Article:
Experts urged to ratify Minamata Convention to phase out mercury-added products পারদযুক্ত পণ্যের ব্যবহার বন্ধে মিনামাতা কনভেনশন অনুমোদনের আহ্বান সেন্টমার্টিন সৈকতে প্লাস্টিকের আগ্রাসন 72 birds die eating pesticide-treated masakalai Educate girls to save the planet শিশুর সর্দি-কাশি সারানোর ঘরোয়া উপায় 50 Books All Kids Should Read Before They’re 12 24 thousand under 5 children die of pneumonia in Bangladesh annually গ্রিনহাউস গ্যাস কমানোর লক্ষ্যে নানা উদ্যোগ Maldives: Eco-friendly product export destination for Bangladesh

Saving Peru’s macaws


The Peruvian Amazon is home to one of the region’s most breath-taking and iconic creatures, the macaw.

Since the 1960s, the number of the brightly-coloured rainforest birds has severely declined. There are 16 macaw species, down from 20, left in the wild today and all the remaining species populations are in decline due to deforestation and a booming illegal pet trade.

TechKnow‘s Phil Torres heads to Peru’s Tambopata National Reserve, to meet a group of scientists studying macaws in the wild, who hope their research will help save these creatures from extinction.

The team is unlocking the mysteries of how these birds live in the wild – how they mate, reproduce, raise their young – information vital to conserving them.

Part of the researchers’ field work involves climbing the tall, old-growth trees where macaws like to build their nests. But these trees are in decline so the scientists are using manmade nests to help macaws raise their young. We see how the scientists collect the chicks, weigh, photograph and examine them – including taking food samples so they know what they’re eating – to monitor their health all before they fledge – develop the strength in their wings to take flight.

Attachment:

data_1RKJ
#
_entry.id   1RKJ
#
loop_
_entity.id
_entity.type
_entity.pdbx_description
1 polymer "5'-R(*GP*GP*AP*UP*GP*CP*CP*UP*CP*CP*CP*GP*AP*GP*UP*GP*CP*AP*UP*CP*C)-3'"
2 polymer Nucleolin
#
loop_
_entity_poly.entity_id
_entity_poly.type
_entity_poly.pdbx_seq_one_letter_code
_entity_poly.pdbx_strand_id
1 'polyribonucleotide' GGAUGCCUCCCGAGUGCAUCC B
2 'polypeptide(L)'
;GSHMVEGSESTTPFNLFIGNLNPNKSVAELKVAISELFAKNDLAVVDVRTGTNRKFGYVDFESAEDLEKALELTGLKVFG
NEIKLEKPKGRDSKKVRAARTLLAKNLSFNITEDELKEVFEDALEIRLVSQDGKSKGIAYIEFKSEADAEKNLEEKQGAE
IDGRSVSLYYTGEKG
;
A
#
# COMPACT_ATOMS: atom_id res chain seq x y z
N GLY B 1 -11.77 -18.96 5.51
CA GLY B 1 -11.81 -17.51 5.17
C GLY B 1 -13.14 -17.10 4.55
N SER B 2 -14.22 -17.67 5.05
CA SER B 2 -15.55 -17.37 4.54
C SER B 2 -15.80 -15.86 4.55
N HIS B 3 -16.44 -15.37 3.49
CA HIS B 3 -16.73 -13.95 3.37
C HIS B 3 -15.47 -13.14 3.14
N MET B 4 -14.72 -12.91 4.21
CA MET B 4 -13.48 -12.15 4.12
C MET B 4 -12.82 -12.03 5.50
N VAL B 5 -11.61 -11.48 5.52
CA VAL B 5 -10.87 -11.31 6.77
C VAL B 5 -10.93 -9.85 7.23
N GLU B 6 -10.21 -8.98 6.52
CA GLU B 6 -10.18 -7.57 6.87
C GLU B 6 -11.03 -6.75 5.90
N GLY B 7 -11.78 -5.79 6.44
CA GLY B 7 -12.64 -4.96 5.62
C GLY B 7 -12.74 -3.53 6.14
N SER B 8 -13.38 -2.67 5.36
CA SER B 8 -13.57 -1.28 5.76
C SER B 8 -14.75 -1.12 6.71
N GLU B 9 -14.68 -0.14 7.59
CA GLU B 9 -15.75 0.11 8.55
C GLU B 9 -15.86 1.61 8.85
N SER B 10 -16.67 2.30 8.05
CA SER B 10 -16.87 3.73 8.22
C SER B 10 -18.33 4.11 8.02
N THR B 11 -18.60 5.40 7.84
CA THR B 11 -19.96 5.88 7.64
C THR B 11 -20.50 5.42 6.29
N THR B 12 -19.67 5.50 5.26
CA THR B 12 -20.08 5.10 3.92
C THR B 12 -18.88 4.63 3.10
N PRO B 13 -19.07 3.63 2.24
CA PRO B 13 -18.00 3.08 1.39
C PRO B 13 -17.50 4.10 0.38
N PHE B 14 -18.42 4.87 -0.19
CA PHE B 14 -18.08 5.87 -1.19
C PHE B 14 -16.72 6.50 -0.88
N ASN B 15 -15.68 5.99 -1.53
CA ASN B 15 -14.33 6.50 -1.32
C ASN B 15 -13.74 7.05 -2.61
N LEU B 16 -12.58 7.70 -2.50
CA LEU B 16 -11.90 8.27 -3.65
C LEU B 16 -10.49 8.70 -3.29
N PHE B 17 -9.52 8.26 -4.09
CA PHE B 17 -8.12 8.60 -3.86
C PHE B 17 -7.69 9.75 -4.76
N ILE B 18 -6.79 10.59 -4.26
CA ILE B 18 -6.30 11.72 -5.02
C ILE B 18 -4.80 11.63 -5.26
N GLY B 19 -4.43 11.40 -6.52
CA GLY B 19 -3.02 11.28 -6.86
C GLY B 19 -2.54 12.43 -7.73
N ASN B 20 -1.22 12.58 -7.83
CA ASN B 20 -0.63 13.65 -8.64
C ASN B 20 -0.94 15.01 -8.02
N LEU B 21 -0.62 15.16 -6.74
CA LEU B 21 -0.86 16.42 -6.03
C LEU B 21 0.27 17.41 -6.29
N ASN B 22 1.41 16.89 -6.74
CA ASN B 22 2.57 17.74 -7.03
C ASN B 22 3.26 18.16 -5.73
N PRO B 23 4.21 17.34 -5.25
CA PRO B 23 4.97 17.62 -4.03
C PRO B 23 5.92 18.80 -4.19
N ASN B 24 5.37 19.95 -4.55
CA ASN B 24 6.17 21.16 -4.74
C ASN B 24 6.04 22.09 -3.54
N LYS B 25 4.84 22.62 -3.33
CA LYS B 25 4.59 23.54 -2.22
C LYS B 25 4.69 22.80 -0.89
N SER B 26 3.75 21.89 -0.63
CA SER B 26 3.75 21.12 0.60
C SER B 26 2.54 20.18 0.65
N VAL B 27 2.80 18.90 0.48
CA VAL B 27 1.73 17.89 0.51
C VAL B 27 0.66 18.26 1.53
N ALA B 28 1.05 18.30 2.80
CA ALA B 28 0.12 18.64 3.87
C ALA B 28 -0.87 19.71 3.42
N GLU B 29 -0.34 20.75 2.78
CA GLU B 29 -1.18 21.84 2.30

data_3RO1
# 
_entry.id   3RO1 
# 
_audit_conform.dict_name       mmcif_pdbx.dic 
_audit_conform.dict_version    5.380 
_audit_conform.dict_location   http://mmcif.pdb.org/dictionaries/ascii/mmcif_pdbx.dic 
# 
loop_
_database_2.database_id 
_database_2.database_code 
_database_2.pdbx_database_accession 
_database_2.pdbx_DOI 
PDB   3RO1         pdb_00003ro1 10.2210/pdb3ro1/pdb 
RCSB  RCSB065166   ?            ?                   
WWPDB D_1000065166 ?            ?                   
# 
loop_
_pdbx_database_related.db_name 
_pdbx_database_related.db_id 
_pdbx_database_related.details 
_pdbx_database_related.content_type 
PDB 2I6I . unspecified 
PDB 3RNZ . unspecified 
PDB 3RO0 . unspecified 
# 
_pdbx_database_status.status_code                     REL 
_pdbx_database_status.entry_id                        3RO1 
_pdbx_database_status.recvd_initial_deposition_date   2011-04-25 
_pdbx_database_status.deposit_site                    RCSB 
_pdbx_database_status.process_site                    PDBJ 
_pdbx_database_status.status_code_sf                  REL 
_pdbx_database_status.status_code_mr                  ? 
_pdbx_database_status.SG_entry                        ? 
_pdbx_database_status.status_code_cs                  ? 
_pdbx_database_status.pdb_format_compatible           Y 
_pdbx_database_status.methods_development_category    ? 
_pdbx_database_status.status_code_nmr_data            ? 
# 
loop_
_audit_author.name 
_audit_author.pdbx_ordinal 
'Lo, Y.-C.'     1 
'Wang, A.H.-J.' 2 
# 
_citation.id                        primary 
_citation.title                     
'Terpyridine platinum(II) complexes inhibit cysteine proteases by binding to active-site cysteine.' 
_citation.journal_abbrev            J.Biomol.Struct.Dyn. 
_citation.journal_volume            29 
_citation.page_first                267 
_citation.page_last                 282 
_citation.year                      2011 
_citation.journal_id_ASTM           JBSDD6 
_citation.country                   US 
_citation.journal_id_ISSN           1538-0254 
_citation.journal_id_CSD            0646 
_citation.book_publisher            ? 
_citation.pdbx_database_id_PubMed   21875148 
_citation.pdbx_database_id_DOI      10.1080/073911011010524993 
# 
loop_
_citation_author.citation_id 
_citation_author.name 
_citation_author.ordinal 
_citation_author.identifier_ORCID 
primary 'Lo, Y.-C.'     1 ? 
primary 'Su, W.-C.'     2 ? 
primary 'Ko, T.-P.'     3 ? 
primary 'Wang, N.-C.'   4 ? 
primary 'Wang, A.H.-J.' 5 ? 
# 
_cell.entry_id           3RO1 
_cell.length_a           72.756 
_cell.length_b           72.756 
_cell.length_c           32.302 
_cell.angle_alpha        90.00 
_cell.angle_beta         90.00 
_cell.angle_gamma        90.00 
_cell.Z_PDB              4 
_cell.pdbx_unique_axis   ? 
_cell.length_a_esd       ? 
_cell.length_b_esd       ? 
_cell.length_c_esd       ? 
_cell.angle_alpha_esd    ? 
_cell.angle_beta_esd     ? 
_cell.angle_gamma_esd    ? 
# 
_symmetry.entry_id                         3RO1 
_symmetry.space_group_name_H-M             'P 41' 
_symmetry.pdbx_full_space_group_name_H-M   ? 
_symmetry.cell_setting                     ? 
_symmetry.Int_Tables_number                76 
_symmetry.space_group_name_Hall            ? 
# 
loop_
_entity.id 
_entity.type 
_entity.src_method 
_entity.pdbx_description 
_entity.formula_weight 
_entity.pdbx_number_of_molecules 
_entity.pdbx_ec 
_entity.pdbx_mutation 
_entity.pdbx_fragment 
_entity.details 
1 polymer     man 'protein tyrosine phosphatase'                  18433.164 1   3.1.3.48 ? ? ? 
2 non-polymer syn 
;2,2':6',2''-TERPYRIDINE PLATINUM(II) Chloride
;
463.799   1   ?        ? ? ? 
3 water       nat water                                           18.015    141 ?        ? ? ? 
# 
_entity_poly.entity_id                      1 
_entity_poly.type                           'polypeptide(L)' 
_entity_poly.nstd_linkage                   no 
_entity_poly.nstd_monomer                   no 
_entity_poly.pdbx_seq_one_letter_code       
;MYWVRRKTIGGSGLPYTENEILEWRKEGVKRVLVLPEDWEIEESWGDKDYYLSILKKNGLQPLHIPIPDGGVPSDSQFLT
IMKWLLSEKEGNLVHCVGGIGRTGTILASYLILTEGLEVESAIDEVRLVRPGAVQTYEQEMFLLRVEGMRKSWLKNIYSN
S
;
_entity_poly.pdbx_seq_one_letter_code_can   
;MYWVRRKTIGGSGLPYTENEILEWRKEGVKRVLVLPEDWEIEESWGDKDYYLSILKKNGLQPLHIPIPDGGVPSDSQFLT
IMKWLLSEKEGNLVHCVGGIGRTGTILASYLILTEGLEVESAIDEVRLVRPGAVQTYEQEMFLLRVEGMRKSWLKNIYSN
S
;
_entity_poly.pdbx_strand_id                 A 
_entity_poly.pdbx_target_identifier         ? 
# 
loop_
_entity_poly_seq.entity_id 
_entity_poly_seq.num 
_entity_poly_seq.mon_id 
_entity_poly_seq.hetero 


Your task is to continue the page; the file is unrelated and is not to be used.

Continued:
Macaws are known as “umbrella species”, explains Torres, and making the correct decisions in protecting them means protecting other species in the rainforest as well as their habitat.

Torres, an entomologist, also checks in on a spider which builds a fake decoy spider suit, the wandering spider, the deadliest in South America, and makes some first discoveries. He observes the interaction between ants and a type of butterfly on young bamboo plants. The catapillar feeds the ants and in turn is protected by them, but what is unlike any other species, is that when it becomes a butterfly – it looks like the ants and tricks them out of their food.

News Source: Al jazeera

Posted by on Jan 11 2016. Filed under News at Now. You can follow any responses to this entry through the RSS 2.0. You can leave a response or trackback to this entry

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